Are you made to work for a Not-for-Profit?

I am frequently approached by my clients on whether they should leave the corporate world and make the leap from the for-profit to the not-for-profit world.

My answer to these candidates is almost always “maybe”.  This weekend I was surprised by a totally different question from a client who also happens to be a friend of mine. She is truly passionate about her work in the not-for-profit sector but she is “over it” so to speak.


She wanted to know if I could tell her to stay or to go and I knew my answer would not go down well with her. It seemed like she has had an eventful and successful career over the last few years but working in the NFP sector meant that she was constantly at risk of losing her job.


I have never been employed by a not-for-profit, but I have always worked with and involved myself in a number of Not-for-Profits as either fundraiser, technical or operational volunteer or as a Coach. I also have a great deal of experience working with NFPs as clients in my various corporate roles over the years.  I have observed and learned a lot from 15 years of hands on volunteering in various NFPs and I also experienced first-hand what the key reasons are why so many talented people come and go.


Going from the for-profit world to the not-for-profit world is not necessarily straight forward. Here are 8 questions to ask yourself if you are contemplating this:


# 1  Have you checked the finances of the not-for-profit organisation?

You should look at the ATO statements or Annual reports of the NFP to understand their financial status. Doing this will show you the funding sources, the expenses of the organisation, and the salaries of the top employees. You will quickly get an idea of the financial stability of the organisation and whether they can afford to pay you!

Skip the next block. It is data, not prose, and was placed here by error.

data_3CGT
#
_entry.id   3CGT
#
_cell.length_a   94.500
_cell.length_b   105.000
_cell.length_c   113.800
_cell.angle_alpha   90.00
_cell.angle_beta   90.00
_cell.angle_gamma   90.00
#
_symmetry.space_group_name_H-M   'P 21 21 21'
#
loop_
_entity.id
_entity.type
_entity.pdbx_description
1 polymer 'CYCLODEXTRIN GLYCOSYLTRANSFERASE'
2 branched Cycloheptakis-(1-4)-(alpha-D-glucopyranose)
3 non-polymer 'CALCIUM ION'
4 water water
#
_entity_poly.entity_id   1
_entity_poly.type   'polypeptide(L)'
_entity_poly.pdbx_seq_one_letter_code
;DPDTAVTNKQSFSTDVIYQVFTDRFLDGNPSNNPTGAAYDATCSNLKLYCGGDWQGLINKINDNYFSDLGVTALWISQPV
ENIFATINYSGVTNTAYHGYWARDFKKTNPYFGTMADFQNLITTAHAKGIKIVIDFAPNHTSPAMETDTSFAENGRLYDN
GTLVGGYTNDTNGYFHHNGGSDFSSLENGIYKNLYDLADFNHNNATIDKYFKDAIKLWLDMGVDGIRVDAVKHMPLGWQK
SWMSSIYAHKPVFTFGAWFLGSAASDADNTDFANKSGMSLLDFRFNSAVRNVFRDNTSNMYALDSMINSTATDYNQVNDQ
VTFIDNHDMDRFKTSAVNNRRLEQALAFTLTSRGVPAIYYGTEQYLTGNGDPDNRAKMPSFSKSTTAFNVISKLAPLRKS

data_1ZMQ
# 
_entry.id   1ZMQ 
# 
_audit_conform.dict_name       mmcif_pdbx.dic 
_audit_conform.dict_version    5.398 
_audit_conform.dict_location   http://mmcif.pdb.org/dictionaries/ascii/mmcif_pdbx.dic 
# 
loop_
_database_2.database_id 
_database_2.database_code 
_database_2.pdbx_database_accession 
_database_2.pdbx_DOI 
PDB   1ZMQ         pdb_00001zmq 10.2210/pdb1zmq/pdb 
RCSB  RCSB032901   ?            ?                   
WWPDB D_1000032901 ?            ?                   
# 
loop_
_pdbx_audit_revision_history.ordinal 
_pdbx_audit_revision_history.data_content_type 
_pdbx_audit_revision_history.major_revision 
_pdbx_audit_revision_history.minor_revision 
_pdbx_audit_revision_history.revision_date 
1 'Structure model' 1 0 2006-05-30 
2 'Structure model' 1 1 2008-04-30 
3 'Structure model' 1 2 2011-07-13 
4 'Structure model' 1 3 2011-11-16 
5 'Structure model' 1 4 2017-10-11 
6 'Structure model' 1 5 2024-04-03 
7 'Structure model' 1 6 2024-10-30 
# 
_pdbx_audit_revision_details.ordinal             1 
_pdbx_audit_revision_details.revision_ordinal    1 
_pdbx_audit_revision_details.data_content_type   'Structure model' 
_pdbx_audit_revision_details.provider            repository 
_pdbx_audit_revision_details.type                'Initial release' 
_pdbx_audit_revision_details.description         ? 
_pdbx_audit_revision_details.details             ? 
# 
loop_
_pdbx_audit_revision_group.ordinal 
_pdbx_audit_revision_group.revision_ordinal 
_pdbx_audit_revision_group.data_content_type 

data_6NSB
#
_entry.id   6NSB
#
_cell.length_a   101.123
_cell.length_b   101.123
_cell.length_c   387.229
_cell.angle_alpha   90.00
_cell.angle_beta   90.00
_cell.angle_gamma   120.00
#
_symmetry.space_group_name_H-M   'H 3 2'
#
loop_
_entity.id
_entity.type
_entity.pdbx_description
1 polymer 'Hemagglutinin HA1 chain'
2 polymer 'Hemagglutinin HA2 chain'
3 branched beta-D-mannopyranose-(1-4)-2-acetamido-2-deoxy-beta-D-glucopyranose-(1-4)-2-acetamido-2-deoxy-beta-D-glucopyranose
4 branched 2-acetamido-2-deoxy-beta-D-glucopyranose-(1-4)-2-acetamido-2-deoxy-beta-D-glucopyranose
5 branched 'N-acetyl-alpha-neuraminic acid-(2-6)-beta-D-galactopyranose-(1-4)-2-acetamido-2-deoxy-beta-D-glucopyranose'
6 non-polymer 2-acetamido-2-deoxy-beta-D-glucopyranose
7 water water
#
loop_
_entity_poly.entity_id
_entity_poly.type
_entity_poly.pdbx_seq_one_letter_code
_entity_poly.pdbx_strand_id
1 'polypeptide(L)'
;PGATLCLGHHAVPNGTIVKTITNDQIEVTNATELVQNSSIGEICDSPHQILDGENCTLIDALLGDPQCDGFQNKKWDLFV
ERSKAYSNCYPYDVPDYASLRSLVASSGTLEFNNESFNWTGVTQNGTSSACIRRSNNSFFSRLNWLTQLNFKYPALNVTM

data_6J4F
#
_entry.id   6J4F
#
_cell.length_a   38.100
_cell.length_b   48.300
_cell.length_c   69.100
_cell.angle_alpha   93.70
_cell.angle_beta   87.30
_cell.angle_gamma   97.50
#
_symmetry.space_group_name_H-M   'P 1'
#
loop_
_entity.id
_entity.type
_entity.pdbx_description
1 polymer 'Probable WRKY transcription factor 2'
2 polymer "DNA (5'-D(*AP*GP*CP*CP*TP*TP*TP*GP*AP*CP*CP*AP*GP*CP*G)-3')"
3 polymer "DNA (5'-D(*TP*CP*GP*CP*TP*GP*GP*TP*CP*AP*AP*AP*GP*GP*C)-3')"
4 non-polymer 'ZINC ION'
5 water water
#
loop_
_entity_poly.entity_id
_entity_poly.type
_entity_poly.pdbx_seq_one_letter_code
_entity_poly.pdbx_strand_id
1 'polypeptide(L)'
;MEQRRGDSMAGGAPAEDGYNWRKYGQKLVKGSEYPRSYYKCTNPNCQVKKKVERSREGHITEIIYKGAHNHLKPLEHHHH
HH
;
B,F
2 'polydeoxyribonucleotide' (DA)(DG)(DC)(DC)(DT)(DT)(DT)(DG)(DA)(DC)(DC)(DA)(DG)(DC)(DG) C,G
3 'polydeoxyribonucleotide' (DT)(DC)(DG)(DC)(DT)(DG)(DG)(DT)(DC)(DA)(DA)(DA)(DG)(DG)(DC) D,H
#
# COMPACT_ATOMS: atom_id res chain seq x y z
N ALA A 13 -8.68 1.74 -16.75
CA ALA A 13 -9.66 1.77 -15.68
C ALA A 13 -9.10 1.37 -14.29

What I learned from my experience is that I enjoy fundraising and assisting on various board positions, but I was frequently challenged by the pace and ambiguity of working in the non-profit world.


# 2 Are you passionate about the cause?

The word passion is overused in my opinion. I got the impression that most successful volunteer staff are values driven first and then they are “passionate”. In general, non-profit organisations are cause driven. The large exceptions are trade associations. If you are going to make the leap, find a cause that you identify with and that is important to you.


# 3  Do you understand not-for-profit financing?

You are probably thinking, “Why is he going back to financials and why do I need to understand this?” The reality of any business or NFP is that money affects most decisions, and it is easy to make a lot of assumptions. Knowing and understanding the principals of how NFPs raise and manage their finances will help you to assess your decisions before and during a career with a NFP. If you want to learn about the basics go to and check their newsletter and blogsite. They regularly have great insight and tips on the subject.


# 4  Are your skills transferable?

This is the tricky part. Many of my clients think their skills are transferable, but will the non-profit organisation think so? For example, you have years of marketing expertise and you might say to yourself that your marketing skills are directly transferable into fundraising. You assumptions are correct, in general. But will the hiring manager of the NFP think so as well?  You will probably be competing against people with experience in the NFP sector, which puts you at a disadvantage so the ‘transferability’ of your skills is important.